Ukraine investigates possible new cyber attack on energy grid

You could be affected even if hackers are not to blame for the blackout. 

 

It was just about midnight on December 17 in Kiev, Ukraine. Suddenly, the lights in an area to the north went out. 

“The city looked eerie and romantic at the same time,” wrote Yury Urbansky on Facebook.

Workers got the power back on, but a question hangs in the chill air. Could this be—once again—a cyber attack that shut down electricity to people in Ukraine, just like December of 2015?

It is too soon to tell, cybersecurity experts say. Many things can cause an outage. But they are watching.

“If the Ukrenergo transmission substation outage root cause is from a cyber attack, this would be very upsetting news,” tweeted Chris Sistrunk with cybersecurity firm Mandiant, a FireEye company.

“If true, this attack not only represents further ratcheting of escalation in a very troubled part of the world but may also represent a sign of things to come as adversaries pursue ever increasing means and willingness to cause damage using cyber means,” wrote Michael Assante of the SANS Institute in a post.

 

Image of the “North” substation in the Kiev area affected by the outage, according to Wikimapia. Creative Commons license Attribution-ShareAlike (CC-BY-SA)

 

Looking for clues

The cause of the blackout may be “external interference through data network,” the head of Ukraine’s state-run power company, Ukrenergo, said in a Facebook post.

“We apologize to everyone who was left without electricity last night because of these events,” said Vsevolod Kovalchuk in the post about the issue at the ‘North’ substation in New Petrivtsi.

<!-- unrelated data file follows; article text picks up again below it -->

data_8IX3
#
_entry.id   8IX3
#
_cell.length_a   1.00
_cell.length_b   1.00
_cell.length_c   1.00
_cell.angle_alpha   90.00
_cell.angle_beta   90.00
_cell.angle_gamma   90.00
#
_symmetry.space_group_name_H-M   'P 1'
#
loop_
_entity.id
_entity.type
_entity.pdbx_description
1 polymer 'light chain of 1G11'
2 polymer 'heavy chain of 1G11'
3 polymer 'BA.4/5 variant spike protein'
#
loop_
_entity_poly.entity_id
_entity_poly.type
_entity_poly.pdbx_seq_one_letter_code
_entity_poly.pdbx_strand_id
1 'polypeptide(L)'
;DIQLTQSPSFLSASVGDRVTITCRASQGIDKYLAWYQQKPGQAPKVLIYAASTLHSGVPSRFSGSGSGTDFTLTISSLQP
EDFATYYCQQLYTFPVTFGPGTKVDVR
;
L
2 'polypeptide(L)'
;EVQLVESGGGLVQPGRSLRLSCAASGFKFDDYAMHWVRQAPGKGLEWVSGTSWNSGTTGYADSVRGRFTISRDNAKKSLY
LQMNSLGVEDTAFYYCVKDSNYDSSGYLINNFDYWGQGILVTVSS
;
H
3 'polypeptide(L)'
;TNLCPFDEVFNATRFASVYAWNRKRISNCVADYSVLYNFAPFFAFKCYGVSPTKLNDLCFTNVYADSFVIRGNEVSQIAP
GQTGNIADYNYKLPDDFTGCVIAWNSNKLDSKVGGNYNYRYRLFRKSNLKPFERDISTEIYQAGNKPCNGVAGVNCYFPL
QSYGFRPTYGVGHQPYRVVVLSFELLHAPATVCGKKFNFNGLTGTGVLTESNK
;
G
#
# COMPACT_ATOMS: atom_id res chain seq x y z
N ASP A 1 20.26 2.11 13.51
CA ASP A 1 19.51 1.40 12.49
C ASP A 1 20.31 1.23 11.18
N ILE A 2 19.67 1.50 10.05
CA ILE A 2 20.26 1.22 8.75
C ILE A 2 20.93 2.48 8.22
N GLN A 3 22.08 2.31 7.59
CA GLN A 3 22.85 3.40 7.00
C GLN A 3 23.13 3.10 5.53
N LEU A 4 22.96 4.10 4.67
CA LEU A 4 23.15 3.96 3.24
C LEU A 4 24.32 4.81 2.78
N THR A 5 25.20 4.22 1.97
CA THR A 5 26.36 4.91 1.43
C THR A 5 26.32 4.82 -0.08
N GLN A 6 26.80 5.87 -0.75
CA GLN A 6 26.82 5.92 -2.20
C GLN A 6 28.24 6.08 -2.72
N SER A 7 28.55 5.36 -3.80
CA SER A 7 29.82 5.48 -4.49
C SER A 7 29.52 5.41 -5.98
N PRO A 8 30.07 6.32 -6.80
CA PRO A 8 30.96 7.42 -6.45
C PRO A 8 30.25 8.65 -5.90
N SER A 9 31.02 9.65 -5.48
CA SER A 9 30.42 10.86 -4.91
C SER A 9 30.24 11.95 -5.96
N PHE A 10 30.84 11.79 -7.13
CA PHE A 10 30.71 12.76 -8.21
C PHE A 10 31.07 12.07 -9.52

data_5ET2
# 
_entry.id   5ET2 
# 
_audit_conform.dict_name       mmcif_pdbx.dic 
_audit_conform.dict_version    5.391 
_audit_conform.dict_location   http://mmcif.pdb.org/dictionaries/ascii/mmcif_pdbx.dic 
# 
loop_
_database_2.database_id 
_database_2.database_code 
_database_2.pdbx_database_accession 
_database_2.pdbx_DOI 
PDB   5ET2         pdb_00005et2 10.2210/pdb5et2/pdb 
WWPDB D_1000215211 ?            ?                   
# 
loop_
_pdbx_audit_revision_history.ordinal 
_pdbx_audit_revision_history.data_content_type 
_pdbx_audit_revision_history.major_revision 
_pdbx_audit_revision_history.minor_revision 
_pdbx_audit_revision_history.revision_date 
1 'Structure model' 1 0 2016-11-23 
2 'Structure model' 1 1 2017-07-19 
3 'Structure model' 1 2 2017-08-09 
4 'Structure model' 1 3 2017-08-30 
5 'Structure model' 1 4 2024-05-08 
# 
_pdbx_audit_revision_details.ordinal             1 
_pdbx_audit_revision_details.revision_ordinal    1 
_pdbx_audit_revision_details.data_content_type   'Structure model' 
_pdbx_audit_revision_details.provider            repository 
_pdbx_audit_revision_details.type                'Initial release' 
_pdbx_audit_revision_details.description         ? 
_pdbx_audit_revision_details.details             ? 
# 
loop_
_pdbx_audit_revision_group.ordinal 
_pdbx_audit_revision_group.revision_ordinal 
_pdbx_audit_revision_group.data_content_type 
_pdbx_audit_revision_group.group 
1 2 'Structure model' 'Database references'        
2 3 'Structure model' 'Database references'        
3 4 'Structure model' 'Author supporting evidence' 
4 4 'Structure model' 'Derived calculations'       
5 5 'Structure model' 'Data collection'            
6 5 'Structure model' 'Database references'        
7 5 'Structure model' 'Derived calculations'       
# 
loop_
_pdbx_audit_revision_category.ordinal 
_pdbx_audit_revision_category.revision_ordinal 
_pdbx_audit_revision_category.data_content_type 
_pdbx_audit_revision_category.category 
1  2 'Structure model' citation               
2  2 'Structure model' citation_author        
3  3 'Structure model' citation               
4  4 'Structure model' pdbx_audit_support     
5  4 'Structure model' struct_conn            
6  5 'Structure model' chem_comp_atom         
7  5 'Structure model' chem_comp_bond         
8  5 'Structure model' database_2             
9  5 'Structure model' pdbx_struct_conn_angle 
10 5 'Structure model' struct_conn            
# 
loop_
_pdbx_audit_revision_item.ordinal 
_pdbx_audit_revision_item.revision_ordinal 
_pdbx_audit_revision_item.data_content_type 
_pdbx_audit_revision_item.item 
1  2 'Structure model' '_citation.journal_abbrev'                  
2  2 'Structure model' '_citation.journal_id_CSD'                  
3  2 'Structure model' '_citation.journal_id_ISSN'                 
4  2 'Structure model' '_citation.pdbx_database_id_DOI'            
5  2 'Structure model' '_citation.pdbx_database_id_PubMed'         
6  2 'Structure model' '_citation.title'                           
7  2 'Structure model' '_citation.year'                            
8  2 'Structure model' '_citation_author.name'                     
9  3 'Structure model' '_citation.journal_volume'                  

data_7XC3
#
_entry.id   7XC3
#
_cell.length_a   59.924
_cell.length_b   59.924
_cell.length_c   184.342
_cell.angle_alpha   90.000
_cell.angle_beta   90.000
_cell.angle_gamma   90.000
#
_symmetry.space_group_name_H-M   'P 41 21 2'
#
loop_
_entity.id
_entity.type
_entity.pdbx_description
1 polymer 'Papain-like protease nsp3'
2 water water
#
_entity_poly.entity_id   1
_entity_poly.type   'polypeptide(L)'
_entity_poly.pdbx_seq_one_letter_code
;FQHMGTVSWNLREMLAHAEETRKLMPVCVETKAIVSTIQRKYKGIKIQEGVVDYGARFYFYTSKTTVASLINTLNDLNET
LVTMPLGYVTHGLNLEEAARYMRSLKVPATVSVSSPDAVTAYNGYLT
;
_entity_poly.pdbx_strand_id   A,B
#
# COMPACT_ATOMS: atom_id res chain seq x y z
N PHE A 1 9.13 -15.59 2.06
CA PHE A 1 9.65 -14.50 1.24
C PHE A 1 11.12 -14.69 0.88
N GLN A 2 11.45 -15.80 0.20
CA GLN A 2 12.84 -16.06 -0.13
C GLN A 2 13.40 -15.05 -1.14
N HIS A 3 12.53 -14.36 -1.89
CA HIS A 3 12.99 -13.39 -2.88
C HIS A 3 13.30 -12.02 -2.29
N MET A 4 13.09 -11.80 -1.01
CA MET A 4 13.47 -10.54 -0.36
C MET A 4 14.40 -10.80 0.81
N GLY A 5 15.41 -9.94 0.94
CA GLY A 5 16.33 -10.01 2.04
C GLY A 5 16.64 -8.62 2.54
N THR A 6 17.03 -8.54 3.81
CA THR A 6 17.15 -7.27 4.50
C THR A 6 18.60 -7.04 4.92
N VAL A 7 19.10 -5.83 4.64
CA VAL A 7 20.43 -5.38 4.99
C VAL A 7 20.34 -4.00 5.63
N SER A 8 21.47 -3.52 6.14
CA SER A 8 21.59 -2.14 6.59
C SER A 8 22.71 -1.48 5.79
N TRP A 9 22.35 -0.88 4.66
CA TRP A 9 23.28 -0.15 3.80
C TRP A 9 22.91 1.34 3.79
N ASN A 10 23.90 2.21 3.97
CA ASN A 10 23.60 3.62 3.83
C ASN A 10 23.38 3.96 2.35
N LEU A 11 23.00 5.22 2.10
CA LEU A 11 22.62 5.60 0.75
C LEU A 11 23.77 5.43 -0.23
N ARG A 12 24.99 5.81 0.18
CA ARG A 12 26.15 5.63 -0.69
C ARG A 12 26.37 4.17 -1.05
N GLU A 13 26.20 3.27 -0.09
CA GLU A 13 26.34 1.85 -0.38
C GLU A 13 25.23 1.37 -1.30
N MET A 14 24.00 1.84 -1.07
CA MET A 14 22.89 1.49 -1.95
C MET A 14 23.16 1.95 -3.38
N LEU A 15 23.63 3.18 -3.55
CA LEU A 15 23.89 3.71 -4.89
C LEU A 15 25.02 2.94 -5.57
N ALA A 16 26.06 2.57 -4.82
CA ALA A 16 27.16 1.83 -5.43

The outage equaled about 20% of Kiev’s nighttime energy consumption, Kovalchuk told Reuters.

“That is a lot. This kind of blackout is very, very rare,” Kovalchuk said in a Reuters news story.

One of the possible clues, according to experts, is Reuter’s report that the power company “found transmission data that had not been included in standard protocols, suggesting that external interference was the likeliest scenario.”

However, a hardware failure could also have shut off the lights, Kovalchuk said. And there could be other causes yet unknown.

 

Ukrenergo head Vsevolod Kovalchuk wrote a post on Faecbook about the outage.

 

Cause for concern

Cyber invaders keep up a constant stream of cyber attacks 24 hours a day, around the world, often looking for valuable data. 

But a cyber operation that can actually cause physical harm is unusual and cause for concern.

“A cyber attack that causes a power outage means that the attackers want to affect civilians, in addition to sending a message to the country,” Sistrunk told Archer News. “The power grid is an essential part of modern life, especially in the cold of winter.”

One year ago, hackers shut off power for more than 200,000 customers in Ukraine—a momentous event that showed the world that attackers could potentially kill people through digital means.

“If confirmed, and it’s too early to tell at this point, this would be the second confirmed cyber attack causing a power outage,” Sistrunk said.

 

The city of Kiev, Ukraine in 2016.

 

Recent attacks

Ukraine officials said there have been a series of “large-scale” attacks this month on state agencies, critical infrastructure and private sector institutions, according to Radio Svoboda